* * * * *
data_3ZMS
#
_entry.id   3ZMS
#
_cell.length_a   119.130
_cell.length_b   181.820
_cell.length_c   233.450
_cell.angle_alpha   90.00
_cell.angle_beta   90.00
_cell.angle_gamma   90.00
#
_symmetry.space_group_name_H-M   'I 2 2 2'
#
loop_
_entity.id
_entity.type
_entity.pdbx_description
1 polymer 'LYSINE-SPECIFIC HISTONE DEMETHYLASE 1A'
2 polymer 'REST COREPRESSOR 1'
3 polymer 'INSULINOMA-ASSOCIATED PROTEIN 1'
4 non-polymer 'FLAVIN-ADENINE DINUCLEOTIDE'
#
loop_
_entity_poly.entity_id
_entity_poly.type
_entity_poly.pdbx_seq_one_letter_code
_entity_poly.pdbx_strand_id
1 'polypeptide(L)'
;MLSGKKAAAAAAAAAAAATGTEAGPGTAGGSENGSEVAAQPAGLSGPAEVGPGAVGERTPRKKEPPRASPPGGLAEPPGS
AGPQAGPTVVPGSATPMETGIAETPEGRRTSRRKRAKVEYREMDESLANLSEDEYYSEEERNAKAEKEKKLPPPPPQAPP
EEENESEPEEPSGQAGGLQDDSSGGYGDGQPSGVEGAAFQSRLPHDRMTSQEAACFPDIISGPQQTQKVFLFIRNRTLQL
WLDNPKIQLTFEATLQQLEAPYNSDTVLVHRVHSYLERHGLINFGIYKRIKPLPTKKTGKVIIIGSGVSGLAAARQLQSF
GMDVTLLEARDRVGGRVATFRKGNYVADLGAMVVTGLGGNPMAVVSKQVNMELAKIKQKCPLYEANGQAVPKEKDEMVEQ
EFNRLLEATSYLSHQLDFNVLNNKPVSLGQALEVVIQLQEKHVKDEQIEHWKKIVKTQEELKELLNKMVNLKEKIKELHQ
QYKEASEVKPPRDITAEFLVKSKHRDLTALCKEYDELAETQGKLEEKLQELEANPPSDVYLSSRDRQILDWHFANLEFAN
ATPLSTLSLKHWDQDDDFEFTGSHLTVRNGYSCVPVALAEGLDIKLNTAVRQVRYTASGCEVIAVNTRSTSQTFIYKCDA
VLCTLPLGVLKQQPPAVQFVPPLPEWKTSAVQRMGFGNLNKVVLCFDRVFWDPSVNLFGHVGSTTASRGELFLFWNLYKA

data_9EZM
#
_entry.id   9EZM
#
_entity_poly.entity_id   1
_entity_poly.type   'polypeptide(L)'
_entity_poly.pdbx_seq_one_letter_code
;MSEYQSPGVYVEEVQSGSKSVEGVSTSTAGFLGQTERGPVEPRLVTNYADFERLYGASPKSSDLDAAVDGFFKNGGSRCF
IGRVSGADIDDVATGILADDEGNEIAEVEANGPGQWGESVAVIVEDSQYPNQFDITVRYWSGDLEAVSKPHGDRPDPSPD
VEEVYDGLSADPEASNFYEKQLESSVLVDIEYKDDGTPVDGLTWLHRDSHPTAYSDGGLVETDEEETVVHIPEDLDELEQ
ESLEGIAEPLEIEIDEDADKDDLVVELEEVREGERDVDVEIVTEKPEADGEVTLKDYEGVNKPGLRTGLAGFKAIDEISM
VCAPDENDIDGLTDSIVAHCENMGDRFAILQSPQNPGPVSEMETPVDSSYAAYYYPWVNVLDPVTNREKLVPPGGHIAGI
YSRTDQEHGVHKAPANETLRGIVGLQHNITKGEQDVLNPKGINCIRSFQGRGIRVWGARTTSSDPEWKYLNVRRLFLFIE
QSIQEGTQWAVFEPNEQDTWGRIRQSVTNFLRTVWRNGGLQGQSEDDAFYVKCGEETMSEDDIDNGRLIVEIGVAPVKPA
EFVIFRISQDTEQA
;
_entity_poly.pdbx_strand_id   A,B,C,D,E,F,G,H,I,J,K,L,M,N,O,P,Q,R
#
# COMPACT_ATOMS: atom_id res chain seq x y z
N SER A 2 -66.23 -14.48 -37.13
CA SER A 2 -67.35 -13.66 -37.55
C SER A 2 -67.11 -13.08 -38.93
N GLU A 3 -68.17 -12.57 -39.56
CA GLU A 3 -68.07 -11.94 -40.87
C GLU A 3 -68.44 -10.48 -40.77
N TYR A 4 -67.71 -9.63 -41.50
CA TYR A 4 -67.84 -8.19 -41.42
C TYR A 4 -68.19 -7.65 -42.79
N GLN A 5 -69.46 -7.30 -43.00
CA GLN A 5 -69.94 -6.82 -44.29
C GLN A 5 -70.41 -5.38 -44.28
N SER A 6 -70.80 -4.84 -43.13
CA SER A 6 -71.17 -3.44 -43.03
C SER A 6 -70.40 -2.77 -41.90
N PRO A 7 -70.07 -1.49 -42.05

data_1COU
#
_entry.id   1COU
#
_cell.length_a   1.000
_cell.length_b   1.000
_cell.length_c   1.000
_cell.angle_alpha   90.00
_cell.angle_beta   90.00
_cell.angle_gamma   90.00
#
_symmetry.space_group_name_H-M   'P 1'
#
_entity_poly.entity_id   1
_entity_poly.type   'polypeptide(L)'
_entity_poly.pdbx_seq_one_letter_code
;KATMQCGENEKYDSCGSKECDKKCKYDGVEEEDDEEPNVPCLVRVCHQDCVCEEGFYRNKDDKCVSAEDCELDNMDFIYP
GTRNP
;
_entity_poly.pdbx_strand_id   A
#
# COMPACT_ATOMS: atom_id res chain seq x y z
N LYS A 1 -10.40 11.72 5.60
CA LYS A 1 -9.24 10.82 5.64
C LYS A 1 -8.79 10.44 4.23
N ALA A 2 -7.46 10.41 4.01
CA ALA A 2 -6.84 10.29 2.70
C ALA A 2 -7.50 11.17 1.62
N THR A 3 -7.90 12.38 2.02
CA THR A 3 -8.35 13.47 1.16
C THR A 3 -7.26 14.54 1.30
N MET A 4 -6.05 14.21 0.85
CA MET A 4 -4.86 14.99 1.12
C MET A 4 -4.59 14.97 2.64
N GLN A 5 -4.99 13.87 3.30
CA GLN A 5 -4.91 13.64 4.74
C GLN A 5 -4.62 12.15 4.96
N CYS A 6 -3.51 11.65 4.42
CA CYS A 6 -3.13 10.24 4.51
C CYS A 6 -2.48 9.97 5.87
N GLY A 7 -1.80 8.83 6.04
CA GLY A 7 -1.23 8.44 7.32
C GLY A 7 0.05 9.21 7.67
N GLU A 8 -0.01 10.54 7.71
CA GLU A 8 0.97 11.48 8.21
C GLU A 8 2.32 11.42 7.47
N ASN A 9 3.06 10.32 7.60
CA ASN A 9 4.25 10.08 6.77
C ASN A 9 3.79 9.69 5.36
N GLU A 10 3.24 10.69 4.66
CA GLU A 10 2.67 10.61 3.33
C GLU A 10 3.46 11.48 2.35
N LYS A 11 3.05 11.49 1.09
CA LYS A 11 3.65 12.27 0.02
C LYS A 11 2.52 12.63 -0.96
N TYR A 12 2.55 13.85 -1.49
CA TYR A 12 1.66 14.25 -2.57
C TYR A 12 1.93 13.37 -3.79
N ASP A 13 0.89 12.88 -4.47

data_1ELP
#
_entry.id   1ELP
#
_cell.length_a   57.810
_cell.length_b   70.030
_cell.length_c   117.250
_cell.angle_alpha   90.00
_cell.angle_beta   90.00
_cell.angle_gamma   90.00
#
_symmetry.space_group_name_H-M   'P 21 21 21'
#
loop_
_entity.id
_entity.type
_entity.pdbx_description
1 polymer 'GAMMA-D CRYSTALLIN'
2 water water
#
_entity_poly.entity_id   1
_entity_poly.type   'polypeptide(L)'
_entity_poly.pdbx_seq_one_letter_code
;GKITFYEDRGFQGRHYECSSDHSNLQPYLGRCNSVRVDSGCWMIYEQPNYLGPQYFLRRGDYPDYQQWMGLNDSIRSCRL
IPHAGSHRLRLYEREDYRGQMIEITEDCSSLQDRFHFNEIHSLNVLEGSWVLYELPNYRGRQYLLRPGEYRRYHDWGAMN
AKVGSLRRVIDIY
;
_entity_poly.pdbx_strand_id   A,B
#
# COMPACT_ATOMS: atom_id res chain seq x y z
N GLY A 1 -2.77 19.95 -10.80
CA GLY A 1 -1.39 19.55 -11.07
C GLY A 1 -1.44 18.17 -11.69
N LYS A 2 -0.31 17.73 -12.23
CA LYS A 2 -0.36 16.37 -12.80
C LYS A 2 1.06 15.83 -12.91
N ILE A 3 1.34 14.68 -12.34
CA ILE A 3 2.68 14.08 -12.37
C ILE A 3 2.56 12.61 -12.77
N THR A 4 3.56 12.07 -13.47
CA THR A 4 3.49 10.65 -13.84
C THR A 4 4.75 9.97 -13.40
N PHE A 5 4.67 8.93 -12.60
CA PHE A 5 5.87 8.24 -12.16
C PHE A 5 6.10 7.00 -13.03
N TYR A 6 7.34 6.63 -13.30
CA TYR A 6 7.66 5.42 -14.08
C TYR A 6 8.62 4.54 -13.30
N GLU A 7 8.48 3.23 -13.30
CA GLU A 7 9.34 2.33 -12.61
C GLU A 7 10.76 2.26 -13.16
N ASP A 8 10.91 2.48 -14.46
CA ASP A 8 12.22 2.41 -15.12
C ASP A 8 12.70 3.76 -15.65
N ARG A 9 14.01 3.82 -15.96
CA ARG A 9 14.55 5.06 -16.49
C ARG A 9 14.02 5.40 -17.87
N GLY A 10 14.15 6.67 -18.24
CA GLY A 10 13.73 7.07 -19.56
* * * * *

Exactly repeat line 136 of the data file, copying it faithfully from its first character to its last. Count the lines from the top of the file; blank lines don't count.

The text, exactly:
_cell.length_a   57.810